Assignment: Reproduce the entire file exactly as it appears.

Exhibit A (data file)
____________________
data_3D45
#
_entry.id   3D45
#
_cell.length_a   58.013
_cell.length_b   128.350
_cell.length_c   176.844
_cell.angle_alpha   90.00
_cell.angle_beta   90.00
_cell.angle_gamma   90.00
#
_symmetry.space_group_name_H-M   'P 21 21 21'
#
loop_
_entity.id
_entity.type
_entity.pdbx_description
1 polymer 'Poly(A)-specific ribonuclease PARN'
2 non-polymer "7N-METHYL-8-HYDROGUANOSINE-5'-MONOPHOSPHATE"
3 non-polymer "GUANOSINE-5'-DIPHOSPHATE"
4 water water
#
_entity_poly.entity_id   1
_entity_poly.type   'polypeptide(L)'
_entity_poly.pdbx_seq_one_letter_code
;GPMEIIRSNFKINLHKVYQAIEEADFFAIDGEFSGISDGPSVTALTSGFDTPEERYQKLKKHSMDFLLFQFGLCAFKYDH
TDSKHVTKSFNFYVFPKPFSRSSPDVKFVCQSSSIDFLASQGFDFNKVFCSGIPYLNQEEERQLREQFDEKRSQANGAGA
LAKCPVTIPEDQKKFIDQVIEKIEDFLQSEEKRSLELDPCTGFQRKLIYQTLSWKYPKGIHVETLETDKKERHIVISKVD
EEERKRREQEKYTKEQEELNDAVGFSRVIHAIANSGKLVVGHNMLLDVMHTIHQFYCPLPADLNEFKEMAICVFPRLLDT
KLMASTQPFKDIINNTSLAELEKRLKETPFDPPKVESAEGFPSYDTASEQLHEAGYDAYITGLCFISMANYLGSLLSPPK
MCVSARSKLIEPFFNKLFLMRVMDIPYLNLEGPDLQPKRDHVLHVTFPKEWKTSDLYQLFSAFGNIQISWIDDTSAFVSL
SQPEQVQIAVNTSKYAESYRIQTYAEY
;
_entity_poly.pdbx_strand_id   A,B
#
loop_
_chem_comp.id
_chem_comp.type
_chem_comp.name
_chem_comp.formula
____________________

data_3D45
#
_entry.id   3D45
#
_cell.length_a   58.013
_cell.length_b   128.350
_cell.length_c   176.844
_cell.angle_alpha   90.00
_cell.angle_beta   90.00
_cell.angle_gamma   90.00
#
_symmetry.space_group_name_H-M   'P 21 21 21'
#
loop_
_entity.id
_entity.type
_entity.pdbx_description
1 polymer 'Poly(A)-specific ribonuclease PARN'
2 non-polymer "7N-METHYL-8-HYDROGUANOSINE-5'-MONOPHOSPHATE"
3 non-polymer "GUANOSINE-5'-DIPHOSPHATE"
4 water water
#
_entity_poly.entity_id   1
_entity_poly.type   'polypeptide(L)'
_entity_poly.pdbx_seq_one_letter_code
;GPMEIIRSNFKINLHKVYQAIEEADFFAIDGEFSGISDGPSVTALTSGFDTPEERYQKLKKHSMDFLLFQFGLCAFKYDH
TDSKHVTKSFNFYVFPKPFSRSSPDVKFVCQSSSIDFLASQGFDFNKVFCSGIPYLNQEEERQLREQFDEKRSQANGAGA
LAKCPVTIPEDQKKFIDQVIEKIEDFLQSEEKRSLELDPCTGFQRKLIYQTLSWKYPKGIHVETLETDKKERHIVISKVD
EEERKRREQEKYTKEQEELNDAVGFSRVIHAIANSGKLVVGHNMLLDVMHTIHQFYCPLPADLNEFKEMAICVFPRLLDT
KLMASTQPFKDIINNTSLAELEKRLKETPFDPPKVESAEGFPSYDTASEQLHEAGYDAYITGLCFISMANYLGSLLSPPK
MCVSARSKLIEPFFNKLFLMRVMDIPYLNLEGPDLQPKRDHVLHVTFPKEWKTSDLYQLFSAFGNIQISWIDDTSAFVSL
SQPEQVQIAVNTSKYAESYRIQTYAEY
;
_entity_poly.pdbx_strand_id   A,B
#
loop_
_chem_comp.id
_chem_comp.type
_chem_comp.name
_chem_comp.formula